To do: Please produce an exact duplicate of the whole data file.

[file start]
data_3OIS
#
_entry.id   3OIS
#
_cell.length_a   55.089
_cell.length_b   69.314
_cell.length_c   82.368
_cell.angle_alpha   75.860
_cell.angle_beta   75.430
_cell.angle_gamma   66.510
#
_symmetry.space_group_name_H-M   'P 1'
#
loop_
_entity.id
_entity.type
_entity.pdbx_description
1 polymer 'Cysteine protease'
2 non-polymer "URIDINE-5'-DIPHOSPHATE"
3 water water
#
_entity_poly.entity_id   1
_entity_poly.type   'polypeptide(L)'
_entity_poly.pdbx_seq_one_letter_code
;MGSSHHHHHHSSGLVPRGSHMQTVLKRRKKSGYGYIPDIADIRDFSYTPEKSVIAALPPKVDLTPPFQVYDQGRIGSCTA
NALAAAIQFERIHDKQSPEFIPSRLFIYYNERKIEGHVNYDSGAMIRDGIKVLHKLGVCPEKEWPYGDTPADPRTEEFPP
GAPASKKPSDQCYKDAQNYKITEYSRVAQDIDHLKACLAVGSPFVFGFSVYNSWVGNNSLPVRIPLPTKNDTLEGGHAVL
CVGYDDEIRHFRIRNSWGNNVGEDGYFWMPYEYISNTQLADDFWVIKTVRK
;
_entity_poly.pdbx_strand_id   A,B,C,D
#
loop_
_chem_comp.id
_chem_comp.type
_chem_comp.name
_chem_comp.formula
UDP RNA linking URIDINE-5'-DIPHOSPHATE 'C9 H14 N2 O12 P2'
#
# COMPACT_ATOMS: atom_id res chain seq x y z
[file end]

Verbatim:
data_3OIS
#
_entry.id   3OIS
#
_cell.length_a   55.089
_cell.length_b   69.314
_cell.length_c   82.368
_cell.angle_alpha   75.860
_cell.angle_beta   75.430
_cell.angle_gamma   66.510
#
_symmetry.space_group_name_H-M   'P 1'
#
loop_
_entity.id
_entity.type
_entity.pdbx_description
1 polymer 'Cysteine protease'
2 non-polymer "URIDINE-5'-DIPHOSPHATE"
3 water water
#
_entity_poly.entity_id   1
_entity_poly.type   'polypeptide(L)'
_entity_poly.pdbx_seq_one_letter_code
;MGSSHHHHHHSSGLVPRGSHMQTVLKRRKKSGYGYIPDIADIRDFSYTPEKSVIAALPPKVDLTPPFQVYDQGRIGSCTA
NALAAAIQFERIHDKQSPEFIPSRLFIYYNERKIEGHVNYDSGAMIRDGIKVLHKLGVCPEKEWPYGDTPADPRTEEFPP
GAPASKKPSDQCYKDAQNYKITEYSRVAQDIDHLKACLAVGSPFVFGFSVYNSWVGNNSLPVRIPLPTKNDTLEGGHAVL
CVGYDDEIRHFRIRNSWGNNVGEDGYFWMPYEYISNTQLADDFWVIKTVRK
;
_entity_poly.pdbx_strand_id   A,B,C,D
#
loop_
_chem_comp.id
_chem_comp.type
_chem_comp.name
_chem_comp.formula
UDP RNA linking URIDINE-5'-DIPHOSPHATE 'C9 H14 N2 O12 P2'
#
# COMPACT_ATOMS: atom_id res chain seq x y z